“I will also consult them on their views on where we are going, what we are doing, and where we want to be in the next few years.”

His involvement with the NZRU has seen him facilitate high performance courses, including all high performance coaching and elite player development courses. He was also heavily involved in the development and implementation of the NZRU High Performance plan. Ryan aims to look into the academies in Fiji and identify which areas need to be improved on.

“I set up all the New Zealand Rugby Union academies and we had a whole list of KPI’s. It would be no use to bring that and implement it in Fiji.”

‘What I will do is look at what is already in place and then use my experience and knowledge from the New Zealand environment and see what actually fits and works in this environment, likewise with the Coaches Education and High Performance Courses.”

“It is no good saying we did this in New Zealand, or they’ve done this in Australia because that may not necessarily work here. It is looking at what’s done here and what we can bring from that to improve and enhance it.”

He says that improvements will not necessarily depend on the HPU budget on hand.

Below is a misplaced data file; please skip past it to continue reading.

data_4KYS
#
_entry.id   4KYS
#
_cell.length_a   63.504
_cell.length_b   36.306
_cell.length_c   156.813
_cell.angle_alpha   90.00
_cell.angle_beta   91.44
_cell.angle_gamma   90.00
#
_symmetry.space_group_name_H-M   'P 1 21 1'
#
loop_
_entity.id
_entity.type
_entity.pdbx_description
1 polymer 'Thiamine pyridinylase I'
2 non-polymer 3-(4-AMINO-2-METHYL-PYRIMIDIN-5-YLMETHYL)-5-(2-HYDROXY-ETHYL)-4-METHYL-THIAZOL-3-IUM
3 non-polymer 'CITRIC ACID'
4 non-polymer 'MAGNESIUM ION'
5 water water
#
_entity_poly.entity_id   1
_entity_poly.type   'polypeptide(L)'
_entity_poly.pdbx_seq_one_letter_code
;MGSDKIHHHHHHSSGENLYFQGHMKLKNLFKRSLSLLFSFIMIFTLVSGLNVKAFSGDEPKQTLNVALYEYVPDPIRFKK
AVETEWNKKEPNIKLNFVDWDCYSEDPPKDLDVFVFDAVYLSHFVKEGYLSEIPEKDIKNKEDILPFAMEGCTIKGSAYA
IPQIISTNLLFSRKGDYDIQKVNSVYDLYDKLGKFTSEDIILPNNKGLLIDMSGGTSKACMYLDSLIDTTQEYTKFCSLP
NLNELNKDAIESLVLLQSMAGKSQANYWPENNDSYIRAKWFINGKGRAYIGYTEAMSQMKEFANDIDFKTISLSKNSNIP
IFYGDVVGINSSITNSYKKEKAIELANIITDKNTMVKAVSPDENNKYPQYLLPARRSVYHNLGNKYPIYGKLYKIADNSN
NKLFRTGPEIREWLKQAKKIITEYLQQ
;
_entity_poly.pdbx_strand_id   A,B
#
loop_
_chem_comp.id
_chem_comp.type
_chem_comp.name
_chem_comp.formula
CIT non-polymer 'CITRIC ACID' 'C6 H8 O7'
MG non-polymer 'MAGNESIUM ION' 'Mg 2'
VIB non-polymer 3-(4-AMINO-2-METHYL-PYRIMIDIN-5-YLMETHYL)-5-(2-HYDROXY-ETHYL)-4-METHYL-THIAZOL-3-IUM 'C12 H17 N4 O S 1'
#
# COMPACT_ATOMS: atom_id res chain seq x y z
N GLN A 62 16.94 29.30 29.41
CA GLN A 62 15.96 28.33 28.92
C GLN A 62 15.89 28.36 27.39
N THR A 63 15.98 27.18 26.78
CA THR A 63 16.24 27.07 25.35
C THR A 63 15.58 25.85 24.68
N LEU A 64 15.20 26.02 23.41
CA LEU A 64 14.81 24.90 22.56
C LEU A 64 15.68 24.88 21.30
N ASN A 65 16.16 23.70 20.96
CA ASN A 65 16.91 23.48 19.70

“I agree 100% that there will be finances involved when it comes to improvements but on the same token even in better funded rugby environments it is still about the people.”

“If you’ve got good people supporting, helping, training and developing athletes you don’t necessarily have to have an awful lot of money. These can all be enhanced quite considerably without having big dollars thrown at them. Sometimes it’s the dollars that people get lost in. Plucking this and plucking that because they’ve got money to do it when in actual fact it is not that relevant or not that beneficial in the end anyway.”

His background includes Exercise Science, having lectured and been involved in the establishment of a high performance testing facility at the former Central Institute of Technology. For the facility he worked with elite athletes and teams from a number of other sports - Cycling New Zealand, Swimming New Zealand and Karate New Zealand to name a few.

On a lighter note this will be the first Wellington 7s tournament that the Kiwi will spend away from home.

“I have been going to the Wellington 7s from the first year it started, so it will be my first year away from the tournament and my first year of supporting Fiji. Fiji has a great opportunity and they have great players and I 100% support Fiji ahead of New Zealand.”